NSA, GCHQ allegedly created fake LinkedIn page to hack Belgian professor
By End the Lie
The Belgian federal prosecutor is reportedly investigating the alleged hacking of cryptography professor Jean-Jacques Quisquater via a fake LinkedIn page by the NSA and GCHQ.
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The hacking of Quisquater was revealed in the process of investigating the hacking of Belgacom, a Belgian telecom corporation, which was carried out by GCHQ according to Edward Snowden’s leaks.
The hack of Belgacom was reportedly first discovered in September 2013 and involved GCHQ injecting malware onto the firm’s network to tap telephone and data traffic.
Quisquater, a professor at Université catholique de Louvain, was reportedly targeted by the same attack used on Belgacom.
The technique, called a “quantum insert,” tricked him into believing he was responding to a request on a legitimate LinkedIn page. In reality, he was visiting a fake page that placed malware onto his system.
“The Belgian federal police (FCCU) sent me a warning about this attack and did the analysis,” Quisquater said to David Meyer of GigaOm via e-mail.
The purpose of the sophisticated attack remains unclear.
“We don’t know. There are many hypotheses (about 12 or 15) but it is certainly an industrial espionage plus a surveillance of people working about civilian cryptography,” Quisquater said.
Quisquater said that the malware on his system is related to the “MiniDuke” malware discovered in February of 2013.
Quisquater told De Standaard (Google translation available here) that he believes the hacking was recent and that he was not the only one who was targeted by American and British intelligence agencies.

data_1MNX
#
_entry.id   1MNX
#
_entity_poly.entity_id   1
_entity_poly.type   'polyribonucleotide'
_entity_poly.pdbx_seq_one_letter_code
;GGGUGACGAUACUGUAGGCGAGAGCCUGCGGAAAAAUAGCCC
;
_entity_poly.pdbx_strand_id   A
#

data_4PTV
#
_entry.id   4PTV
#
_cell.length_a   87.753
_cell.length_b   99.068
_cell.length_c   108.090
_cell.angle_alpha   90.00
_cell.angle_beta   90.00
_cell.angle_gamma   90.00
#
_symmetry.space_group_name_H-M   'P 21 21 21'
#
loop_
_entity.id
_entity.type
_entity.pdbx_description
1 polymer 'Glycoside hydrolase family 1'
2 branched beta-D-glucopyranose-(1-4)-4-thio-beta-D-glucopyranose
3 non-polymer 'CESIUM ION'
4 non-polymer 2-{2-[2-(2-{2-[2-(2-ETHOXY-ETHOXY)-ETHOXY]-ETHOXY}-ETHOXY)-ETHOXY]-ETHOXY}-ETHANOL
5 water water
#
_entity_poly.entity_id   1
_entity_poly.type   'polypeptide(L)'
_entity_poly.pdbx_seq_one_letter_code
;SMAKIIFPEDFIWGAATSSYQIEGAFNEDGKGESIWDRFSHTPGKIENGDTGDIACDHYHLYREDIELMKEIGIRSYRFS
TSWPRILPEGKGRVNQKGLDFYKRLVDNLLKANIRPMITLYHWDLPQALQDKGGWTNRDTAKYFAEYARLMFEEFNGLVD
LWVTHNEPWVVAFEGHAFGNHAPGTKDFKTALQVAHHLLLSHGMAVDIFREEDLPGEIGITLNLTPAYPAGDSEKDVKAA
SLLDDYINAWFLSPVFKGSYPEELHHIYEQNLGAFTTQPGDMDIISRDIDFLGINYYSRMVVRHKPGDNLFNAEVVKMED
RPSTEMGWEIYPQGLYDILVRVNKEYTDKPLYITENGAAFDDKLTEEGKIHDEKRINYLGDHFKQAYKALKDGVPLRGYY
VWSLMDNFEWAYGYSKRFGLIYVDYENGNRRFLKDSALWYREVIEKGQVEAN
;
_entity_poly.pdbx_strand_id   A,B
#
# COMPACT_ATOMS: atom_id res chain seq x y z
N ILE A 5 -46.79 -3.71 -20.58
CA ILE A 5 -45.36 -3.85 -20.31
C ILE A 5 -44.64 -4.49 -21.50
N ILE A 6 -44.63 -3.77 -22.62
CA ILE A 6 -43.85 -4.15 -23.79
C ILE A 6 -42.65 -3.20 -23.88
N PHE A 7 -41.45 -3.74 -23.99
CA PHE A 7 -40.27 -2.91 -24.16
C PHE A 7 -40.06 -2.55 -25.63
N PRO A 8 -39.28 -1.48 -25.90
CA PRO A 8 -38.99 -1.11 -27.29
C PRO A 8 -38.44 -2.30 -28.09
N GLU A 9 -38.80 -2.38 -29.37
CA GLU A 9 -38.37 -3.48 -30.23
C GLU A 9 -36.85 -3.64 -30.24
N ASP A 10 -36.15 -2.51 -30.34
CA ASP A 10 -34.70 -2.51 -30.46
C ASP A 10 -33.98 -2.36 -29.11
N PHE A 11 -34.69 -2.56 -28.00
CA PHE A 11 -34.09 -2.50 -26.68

The earlier De Standaard report stated that the infection was about six months old. The paper noted that it is interesting for such a well-known cryptography professor to be targeted.
Given the NSA and GCHQ’s interest in undermining civilian cryptography, the targeting of Quisquater, if true, wouldn’t be all that shocking.
Last year, it was reported that GCHQ works closely with major European spy agencies for surveillance purposes. It was also reported that the NSA paid influential security company RSA $10 million, apparently to weaken encryption standards.
The National Institute of Standards and Technology (NIST) denied reports published last year based on Snowden leaks alleging that the group changed encryption standards to make them easier for the NSA to crack.
In early January it was reported that the NSA is working on a “quantum computer” capable of cracking nearly all forms of encryption at unimaginable speeds.
At this point, the allegations remain to be proven. Most of the stories currently published on this attack are not in English.
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